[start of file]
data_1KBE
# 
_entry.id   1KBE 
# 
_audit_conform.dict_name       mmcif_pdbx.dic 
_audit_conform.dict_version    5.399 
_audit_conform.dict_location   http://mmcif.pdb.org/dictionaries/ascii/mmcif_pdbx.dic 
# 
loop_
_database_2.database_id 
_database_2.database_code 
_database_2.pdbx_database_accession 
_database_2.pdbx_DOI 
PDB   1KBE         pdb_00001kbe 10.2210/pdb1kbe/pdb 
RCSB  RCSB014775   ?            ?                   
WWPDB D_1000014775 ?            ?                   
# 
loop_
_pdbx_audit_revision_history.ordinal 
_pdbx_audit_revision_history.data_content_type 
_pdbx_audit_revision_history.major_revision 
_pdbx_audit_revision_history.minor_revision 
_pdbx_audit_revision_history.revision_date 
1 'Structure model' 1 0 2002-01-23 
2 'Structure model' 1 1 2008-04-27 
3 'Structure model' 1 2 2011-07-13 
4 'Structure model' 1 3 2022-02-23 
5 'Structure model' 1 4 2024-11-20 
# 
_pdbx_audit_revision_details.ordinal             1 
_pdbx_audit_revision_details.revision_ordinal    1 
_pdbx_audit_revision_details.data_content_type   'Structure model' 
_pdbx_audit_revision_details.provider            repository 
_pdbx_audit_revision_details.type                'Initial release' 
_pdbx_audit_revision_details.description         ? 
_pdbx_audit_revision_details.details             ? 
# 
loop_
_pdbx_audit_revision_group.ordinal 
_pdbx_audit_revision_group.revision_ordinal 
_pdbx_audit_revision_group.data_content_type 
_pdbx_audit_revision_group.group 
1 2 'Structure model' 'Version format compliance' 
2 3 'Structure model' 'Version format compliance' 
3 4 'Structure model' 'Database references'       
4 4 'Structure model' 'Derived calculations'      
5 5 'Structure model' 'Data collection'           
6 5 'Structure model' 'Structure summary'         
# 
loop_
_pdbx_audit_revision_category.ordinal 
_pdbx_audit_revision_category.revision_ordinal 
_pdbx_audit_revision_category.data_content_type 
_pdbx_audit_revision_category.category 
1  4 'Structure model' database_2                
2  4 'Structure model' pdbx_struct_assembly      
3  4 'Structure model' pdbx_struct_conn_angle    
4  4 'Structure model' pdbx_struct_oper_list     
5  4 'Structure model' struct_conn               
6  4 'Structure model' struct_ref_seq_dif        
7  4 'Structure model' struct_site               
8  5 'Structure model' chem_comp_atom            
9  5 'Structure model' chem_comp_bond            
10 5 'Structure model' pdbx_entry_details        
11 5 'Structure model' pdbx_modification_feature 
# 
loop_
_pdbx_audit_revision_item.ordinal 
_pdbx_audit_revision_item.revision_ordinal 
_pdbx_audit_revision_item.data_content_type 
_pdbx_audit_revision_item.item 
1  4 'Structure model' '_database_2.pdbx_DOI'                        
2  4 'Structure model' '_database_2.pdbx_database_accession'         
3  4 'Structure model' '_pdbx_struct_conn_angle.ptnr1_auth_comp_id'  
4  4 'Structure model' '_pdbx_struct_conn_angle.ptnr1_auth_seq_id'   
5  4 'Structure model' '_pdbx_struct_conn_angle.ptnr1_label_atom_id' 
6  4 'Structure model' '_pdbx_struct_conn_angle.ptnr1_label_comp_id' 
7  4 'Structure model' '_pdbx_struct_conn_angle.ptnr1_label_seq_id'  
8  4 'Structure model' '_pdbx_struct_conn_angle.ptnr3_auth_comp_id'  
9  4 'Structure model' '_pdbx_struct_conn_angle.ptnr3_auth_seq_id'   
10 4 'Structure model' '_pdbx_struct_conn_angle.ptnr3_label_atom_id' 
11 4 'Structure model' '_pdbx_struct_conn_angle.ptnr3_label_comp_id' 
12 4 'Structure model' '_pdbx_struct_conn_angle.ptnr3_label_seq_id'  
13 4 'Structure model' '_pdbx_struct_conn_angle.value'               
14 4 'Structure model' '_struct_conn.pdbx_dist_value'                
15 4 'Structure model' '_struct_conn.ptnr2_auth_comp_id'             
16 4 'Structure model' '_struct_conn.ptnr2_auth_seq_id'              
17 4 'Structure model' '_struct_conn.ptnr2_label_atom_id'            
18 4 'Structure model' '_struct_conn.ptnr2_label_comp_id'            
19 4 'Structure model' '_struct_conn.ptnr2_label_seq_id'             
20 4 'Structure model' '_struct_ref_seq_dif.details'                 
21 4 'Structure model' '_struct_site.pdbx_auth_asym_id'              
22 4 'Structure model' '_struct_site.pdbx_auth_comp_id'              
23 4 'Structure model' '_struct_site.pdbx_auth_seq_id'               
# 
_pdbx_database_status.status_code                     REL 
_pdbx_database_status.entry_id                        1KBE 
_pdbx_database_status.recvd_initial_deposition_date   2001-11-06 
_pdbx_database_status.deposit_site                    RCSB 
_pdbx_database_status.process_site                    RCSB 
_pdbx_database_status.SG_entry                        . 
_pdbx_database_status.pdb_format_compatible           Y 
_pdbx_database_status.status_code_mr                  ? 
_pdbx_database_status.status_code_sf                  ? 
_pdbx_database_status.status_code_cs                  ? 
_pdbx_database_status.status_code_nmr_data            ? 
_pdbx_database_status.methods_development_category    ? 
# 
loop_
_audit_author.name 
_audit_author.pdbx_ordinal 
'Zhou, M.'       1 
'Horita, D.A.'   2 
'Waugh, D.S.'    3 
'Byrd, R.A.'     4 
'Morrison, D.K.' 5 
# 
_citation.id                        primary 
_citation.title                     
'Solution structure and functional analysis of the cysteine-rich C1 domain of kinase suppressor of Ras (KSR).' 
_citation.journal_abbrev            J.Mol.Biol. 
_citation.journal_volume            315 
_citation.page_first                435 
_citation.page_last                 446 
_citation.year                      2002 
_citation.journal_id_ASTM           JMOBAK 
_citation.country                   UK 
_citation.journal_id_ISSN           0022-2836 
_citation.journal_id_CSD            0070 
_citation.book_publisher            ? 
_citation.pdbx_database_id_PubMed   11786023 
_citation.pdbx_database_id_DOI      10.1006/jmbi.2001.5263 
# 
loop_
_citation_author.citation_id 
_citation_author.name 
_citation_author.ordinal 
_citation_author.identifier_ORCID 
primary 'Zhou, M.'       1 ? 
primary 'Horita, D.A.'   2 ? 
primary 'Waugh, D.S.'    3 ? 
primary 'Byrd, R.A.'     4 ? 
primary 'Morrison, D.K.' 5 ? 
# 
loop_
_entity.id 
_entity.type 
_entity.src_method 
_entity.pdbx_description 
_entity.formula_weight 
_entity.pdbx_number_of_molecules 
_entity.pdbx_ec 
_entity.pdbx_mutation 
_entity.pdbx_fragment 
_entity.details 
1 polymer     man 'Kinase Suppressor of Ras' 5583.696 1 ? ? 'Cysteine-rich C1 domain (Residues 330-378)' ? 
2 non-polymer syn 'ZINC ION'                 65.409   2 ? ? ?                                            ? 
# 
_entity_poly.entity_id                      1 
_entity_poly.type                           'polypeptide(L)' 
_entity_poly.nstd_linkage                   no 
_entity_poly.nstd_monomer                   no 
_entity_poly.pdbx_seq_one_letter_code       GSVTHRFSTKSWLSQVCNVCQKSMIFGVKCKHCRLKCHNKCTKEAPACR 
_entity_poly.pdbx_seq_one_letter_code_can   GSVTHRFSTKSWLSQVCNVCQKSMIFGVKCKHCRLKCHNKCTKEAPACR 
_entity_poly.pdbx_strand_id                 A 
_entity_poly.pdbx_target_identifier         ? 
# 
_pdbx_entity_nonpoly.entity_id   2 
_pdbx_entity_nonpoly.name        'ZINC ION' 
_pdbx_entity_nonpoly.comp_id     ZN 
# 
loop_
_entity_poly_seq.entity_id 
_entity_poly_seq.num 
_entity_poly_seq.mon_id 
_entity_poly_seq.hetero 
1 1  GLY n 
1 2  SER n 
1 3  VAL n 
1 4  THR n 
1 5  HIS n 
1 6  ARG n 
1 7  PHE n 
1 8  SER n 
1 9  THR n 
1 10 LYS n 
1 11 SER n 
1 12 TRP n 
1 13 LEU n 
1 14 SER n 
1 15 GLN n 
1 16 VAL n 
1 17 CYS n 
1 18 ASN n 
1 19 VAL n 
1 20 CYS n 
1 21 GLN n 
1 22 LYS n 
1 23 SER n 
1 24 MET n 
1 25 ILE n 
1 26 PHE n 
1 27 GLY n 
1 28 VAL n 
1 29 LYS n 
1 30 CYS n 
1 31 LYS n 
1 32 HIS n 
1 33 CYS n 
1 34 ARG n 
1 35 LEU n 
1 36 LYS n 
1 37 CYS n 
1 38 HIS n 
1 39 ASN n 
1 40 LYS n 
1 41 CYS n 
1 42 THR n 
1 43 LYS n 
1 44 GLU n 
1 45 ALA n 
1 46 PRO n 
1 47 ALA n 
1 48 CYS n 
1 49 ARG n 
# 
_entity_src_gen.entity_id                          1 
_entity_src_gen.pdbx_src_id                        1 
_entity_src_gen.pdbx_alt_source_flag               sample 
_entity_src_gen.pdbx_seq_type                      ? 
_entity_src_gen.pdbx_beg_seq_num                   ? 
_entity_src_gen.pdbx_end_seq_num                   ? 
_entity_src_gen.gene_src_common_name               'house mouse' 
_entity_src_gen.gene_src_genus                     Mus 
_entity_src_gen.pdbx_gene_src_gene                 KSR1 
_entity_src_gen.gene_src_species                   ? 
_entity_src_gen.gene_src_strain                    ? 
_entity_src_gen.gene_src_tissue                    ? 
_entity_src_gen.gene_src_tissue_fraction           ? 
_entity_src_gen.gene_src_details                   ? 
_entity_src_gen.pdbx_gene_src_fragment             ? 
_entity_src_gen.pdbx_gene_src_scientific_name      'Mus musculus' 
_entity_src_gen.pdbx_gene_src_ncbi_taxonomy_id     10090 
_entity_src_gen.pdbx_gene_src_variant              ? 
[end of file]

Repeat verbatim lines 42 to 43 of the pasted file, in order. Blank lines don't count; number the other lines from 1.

_pdbx_audit_revision_group.group 
1 2 'Structure model' 'Version format compliance' 